New Kids on the Block: Baseball’s Young Stars

NEW YORK, NY - JUNE 11:  Aaron Judge #99 of the New York Yankees singles to right field in the first inning against the Baltimore Orioles at Yankee Stadium on June 11, 2017 in the Bronx borough of New York City.  (Photo by Mike Stobe/Getty Images)

This year's class of MLB rookies features several premier players. With standout speed, power, and fielding, they've shown talent rarely seen at such a young age. Here are five rising stars to watch this season.

Aaron Judge: Rightfielder, New York Yankees

Judge is huge, standing 6'7” and weighing 280 pounds. Many people thought his size would make it difficult to play at a high level. But Judge has surprised the doubters, proving that he has plenty of athleticism to pair with his power. Judge leads the American League with 23 home runs, 52 RBIs, and a .335 batting average, giving him a chance at the Triple Crown. In a recent game against the Orioles, Judge smashed two home runs. One of them traveled 496 feet, the longest home run since ESPN began tracking in 2009. The moon shot came a day after he hit the hardest home run of the season, coming off his bat at 121 MPH. He already has his own cheering section at Yankee Stadium called “The Judge's Chambers,” located directly behind rightfield. Judge has some people wondering if he might be the first player since Ichiro to simultaneously own Rookie of the Year and Most Valuable Player honors.

Andrew Benintendi: Leftfielder, Boston Red Sox

Coming into the season as the No. 1 prospect on most lists, Andrew Benintendi is among the game's most talented young players. Standing just 5'10”, he doesn't possess an intimidating physique. But he has a combination of speed and power that sets him apart. Benintendi has quick bat speed, great mechanics at the plate, and good knowledge of the strike zone. Benintendi currently leads the Red Sox with 39 RBIs. He also uses his quickness and agility to track down deep fly balls and impact the game with speed on the basepaths. Earlier this week, with the Red Sox and Phillies knotted at 3, Benintendi cut down the go-ahead run at the plate in the eighth inning. He then won the game for them on his first career walk-off hit, an RBI double in the twelfth inning. Red Sox fans hope they have an answer for New York’s Judge in Benintendi, who is just 22 years old.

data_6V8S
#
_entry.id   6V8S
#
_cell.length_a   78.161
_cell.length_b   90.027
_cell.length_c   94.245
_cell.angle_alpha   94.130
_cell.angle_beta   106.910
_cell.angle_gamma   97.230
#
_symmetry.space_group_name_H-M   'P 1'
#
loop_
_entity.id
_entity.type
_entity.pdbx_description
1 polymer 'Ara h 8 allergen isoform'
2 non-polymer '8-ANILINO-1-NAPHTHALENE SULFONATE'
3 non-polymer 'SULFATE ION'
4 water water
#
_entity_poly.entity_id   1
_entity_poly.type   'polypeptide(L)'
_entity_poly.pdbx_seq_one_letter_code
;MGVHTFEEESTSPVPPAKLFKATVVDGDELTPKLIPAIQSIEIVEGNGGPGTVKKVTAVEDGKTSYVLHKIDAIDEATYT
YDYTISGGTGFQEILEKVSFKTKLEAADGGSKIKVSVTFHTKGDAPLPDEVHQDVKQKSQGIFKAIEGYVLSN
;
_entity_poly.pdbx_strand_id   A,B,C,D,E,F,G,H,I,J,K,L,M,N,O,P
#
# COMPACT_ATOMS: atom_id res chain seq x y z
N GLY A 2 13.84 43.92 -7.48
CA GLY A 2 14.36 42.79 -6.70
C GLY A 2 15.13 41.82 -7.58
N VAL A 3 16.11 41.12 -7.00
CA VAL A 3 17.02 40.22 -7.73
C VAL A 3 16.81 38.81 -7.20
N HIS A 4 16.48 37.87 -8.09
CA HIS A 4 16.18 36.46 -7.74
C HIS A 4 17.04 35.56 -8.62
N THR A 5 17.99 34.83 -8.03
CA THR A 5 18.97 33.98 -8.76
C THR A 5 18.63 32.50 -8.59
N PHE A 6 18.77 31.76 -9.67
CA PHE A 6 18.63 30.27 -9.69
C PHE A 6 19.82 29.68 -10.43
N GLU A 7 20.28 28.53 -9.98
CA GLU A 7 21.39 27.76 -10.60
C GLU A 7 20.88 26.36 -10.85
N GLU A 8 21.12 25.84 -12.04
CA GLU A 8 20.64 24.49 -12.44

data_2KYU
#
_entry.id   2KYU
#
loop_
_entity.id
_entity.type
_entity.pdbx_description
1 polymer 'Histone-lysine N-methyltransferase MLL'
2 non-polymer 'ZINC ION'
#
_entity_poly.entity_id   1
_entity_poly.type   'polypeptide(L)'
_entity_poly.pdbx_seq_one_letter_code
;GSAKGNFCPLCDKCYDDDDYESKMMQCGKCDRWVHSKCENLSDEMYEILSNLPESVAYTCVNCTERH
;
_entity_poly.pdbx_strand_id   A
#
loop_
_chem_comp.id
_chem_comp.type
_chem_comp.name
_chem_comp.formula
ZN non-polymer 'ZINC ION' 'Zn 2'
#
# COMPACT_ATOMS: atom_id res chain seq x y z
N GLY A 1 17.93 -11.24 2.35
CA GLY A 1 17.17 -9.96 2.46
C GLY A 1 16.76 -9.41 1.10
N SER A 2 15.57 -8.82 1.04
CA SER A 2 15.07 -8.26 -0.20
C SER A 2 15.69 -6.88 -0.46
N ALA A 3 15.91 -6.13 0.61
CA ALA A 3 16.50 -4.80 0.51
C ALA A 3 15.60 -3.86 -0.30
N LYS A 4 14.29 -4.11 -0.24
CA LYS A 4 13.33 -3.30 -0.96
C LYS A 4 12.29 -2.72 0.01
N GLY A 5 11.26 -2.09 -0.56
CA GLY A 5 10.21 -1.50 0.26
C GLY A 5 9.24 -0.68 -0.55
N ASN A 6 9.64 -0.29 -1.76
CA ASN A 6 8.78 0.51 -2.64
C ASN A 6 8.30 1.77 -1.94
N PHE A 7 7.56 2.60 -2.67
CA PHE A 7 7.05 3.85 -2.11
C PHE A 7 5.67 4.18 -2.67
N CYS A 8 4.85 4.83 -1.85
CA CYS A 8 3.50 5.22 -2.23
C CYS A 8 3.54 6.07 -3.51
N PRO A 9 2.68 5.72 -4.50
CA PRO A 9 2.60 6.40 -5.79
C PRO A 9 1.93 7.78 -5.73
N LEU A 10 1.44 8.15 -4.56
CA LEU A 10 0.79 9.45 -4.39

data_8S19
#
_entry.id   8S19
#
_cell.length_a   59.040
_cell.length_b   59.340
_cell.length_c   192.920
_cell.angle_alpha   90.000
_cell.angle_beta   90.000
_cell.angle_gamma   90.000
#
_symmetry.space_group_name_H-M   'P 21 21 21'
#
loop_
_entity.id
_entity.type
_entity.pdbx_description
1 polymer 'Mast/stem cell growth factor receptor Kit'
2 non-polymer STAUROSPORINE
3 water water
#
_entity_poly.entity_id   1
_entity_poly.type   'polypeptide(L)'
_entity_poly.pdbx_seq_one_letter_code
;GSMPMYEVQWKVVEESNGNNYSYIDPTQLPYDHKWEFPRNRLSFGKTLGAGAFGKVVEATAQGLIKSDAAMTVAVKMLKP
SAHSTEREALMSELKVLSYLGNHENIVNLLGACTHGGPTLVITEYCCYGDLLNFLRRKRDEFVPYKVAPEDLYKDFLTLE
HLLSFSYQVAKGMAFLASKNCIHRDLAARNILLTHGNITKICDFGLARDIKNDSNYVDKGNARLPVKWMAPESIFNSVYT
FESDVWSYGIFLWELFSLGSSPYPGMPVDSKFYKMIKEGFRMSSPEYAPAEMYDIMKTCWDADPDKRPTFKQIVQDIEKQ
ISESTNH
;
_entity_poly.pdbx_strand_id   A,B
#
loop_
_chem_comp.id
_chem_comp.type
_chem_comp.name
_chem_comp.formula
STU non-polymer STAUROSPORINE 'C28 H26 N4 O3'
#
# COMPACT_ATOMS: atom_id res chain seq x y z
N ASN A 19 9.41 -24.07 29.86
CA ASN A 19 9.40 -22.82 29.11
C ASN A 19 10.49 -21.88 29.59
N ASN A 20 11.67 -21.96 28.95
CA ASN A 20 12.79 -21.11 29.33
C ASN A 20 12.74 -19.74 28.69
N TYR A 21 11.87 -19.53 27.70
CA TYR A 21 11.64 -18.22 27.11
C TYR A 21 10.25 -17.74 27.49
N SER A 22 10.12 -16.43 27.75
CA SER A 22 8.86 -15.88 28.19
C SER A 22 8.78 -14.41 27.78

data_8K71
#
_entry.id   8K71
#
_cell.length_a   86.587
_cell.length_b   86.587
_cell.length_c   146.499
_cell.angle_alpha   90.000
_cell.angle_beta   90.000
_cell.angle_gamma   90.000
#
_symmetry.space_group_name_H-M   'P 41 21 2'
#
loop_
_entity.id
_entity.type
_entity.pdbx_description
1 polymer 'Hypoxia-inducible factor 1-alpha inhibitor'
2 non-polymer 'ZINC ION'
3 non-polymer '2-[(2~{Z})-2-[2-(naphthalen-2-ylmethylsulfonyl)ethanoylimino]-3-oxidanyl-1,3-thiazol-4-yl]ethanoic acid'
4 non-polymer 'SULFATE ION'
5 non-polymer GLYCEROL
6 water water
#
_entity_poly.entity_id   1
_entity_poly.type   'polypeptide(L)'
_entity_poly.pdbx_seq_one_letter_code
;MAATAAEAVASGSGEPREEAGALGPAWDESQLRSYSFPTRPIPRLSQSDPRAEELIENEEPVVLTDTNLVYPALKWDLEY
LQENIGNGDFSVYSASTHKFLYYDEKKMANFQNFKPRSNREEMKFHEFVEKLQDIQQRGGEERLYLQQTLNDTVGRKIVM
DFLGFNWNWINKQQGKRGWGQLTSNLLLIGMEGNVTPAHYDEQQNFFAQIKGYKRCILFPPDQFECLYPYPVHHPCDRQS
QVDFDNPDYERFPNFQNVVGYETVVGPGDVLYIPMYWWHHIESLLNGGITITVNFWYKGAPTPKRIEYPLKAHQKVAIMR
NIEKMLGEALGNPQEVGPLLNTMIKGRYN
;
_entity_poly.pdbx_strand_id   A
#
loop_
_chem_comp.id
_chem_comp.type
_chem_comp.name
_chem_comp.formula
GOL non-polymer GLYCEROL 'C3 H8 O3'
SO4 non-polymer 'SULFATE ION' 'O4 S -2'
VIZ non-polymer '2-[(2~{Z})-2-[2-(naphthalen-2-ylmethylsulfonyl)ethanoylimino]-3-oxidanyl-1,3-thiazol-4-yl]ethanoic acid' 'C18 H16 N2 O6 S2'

Cody Bellinger: Leftfielder/ First Base, Los Angeles Dodgers

Cody Bellinger is one of the biggest surprises early in the season and was named the National League's Rookie of the Month for May. Bellinger has huge power. On April 29, against the Phillies, Bellinger smashed the first two home runs of his MLB career. The second homer came in a clutch at-bat, part of a Dodgers' rally with back-to-back-to-back home runs in a ninth-inning, come-from-behind victory. He currently leads his team with 19 home runs and 43 RBIs. Having played in fewer than 50 games, his home run total is tied for the most in MLB history in that amount of time. Bellinger also has four multihomer games. Teammate Corey Seager was last year's National League Rookie of the Year. It looks like Bellinger may be on track to follow in his footsteps.

Ian Happ: Centerfield/Second Base, Chicago Cubs

Ian Happ can do it all. The versatile 22-year-old can play centerfield and second base, hit from both sides of the plate, and is as athletic as they come. He was called up to the big leagues in mid-May. Facing the Cardinals on June 4, Happ broke through with two home runs. He knocked in four runs to help give the Cubs a 7–6 victory. Soon after his debut, Happ moved to the top of the lineup where he'll have a chance to make a big impact. Happ is still adjusting to major league pitching. Although he has a tendency to strike out a lot, his potential is still evident. Happ showcases plenty of power with a nice fluid swing. In only 28 games, he has tallied seven doubles, one triple, and seven home runs, including a monster gland slam against the Mets. The Cubs, who are struggling to recapture their championship form, are counting on Happ's productivity to get back to the playoffs.

(Photo credit: Mike Stobe/Getty Images)

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